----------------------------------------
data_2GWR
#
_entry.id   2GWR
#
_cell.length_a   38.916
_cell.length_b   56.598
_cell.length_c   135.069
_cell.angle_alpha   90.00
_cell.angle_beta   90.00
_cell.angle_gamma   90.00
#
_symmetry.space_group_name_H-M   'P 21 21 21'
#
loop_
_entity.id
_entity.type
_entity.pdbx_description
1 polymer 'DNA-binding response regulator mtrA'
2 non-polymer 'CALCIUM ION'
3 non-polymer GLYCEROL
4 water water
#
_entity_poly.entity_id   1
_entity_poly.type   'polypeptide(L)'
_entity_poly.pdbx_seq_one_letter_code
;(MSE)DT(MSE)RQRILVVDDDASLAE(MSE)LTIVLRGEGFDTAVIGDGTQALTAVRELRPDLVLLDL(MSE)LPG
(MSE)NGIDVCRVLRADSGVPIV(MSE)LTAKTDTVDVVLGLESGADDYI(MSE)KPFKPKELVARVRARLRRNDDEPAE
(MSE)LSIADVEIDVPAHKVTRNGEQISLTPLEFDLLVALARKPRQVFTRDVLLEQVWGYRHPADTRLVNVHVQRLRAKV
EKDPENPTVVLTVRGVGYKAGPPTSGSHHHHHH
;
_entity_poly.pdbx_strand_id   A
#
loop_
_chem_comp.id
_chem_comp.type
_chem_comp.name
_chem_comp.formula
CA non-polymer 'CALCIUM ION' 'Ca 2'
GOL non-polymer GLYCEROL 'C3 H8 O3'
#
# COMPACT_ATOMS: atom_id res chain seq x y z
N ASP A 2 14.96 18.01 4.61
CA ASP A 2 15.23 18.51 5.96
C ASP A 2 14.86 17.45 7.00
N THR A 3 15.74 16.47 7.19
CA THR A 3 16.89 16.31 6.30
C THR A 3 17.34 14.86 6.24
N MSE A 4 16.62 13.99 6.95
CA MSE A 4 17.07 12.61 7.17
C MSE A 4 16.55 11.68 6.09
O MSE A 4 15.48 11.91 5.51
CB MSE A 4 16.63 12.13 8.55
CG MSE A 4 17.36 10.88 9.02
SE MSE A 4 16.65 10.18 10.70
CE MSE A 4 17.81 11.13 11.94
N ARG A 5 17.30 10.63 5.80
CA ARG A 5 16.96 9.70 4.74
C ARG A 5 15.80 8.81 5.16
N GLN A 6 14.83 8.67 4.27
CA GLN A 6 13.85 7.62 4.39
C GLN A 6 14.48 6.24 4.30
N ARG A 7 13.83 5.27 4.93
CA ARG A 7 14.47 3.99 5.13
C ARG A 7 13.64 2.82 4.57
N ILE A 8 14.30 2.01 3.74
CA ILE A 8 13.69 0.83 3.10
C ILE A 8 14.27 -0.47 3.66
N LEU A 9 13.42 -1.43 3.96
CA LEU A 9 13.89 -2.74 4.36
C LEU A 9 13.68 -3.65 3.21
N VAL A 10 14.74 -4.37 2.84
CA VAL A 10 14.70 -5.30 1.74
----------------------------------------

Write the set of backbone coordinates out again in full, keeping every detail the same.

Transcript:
data_2GWR
#
_entry.id   2GWR
#
_cell.length_a   38.916
_cell.length_b   56.598
_cell.length_c   135.069
_cell.angle_alpha   90.00
_cell.angle_beta   90.00
_cell.angle_gamma   90.00
#
_symmetry.space_group_name_H-M   'P 21 21 21'
#
loop_
_entity.id
_entity.type
_entity.pdbx_description
1 polymer 'DNA-binding response regulator mtrA'
2 non-polymer 'CALCIUM ION'
3 non-polymer GLYCEROL
4 water water
#
_entity_poly.entity_id   1
_entity_poly.type   'polypeptide(L)'
_entity_poly.pdbx_seq_one_letter_code
;(MSE)DT(MSE)RQRILVVDDDASLAE(MSE)LTIVLRGEGFDTAVIGDGTQALTAVRELRPDLVLLDL(MSE)LPG
(MSE)NGIDVCRVLRADSGVPIV(MSE)LTAKTDTVDVVLGLESGADDYI(MSE)KPFKPKELVARVRARLRRNDDEPAE
(MSE)LSIADVEIDVPAHKVTRNGEQISLTPLEFDLLVALARKPRQVFTRDVLLEQVWGYRHPADTRLVNVHVQRLRAKV
EKDPENPTVVLTVRGVGYKAGPPTSGSHHHHHH
;
_entity_poly.pdbx_strand_id   A
#
loop_
_chem_comp.id
_chem_comp.type
_chem_comp.name
_chem_comp.formula
CA non-polymer 'CALCIUM ION' 'Ca 2'
GOL non-polymer GLYCEROL 'C3 H8 O3'
#
# COMPACT_ATOMS: atom_id res chain seq x y z
N ASP A 2 14.96 18.01 4.61
CA ASP A 2 15.23 18.51 5.96
C ASP A 2 14.86 17.45 7.00
N THR A 3 15.74 16.47 7.19
CA THR A 3 16.89 16.31 6.30
C THR A 3 17.34 14.86 6.24
N MSE A 4 16.62 13.99 6.95
CA MSE A 4 17.07 12.61 7.17
C MSE A 4 16.55 11.68 6.09
O MSE A 4 15.48 11.91 5.51
CB MSE A 4 16.63 12.13 8.55
CG MSE A 4 17.36 10.88 9.02
SE MSE A 4 16.65 10.18 10.70
CE MSE A 4 17.81 11.13 11.94
N ARG A 5 17.30 10.63 5.80
CA ARG A 5 16.96 9.70 4.74
C ARG A 5 15.80 8.81 5.16
N GLN A 6 14.83 8.67 4.27
CA GLN A 6 13.85 7.62 4.39
C GLN A 6 14.48 6.24 4.30
N ARG A 7 13.83 5.27 4.93
CA ARG A 7 14.47 3.99 5.13
C ARG A 7 13.64 2.82 4.57
N ILE A 8 14.30 2.01 3.74
CA ILE A 8 13.69 0.83 3.10
C ILE A 8 14.27 -0.47 3.66
N LEU A 9 13.42 -1.43 3.96
CA LEU A 9 13.89 -2.74 4.36
C LEU A 9 13.68 -3.65 3.21
N VAL A 10 14.74 -4.37 2.84
CA VAL A 10 14.70 -5.30 1.74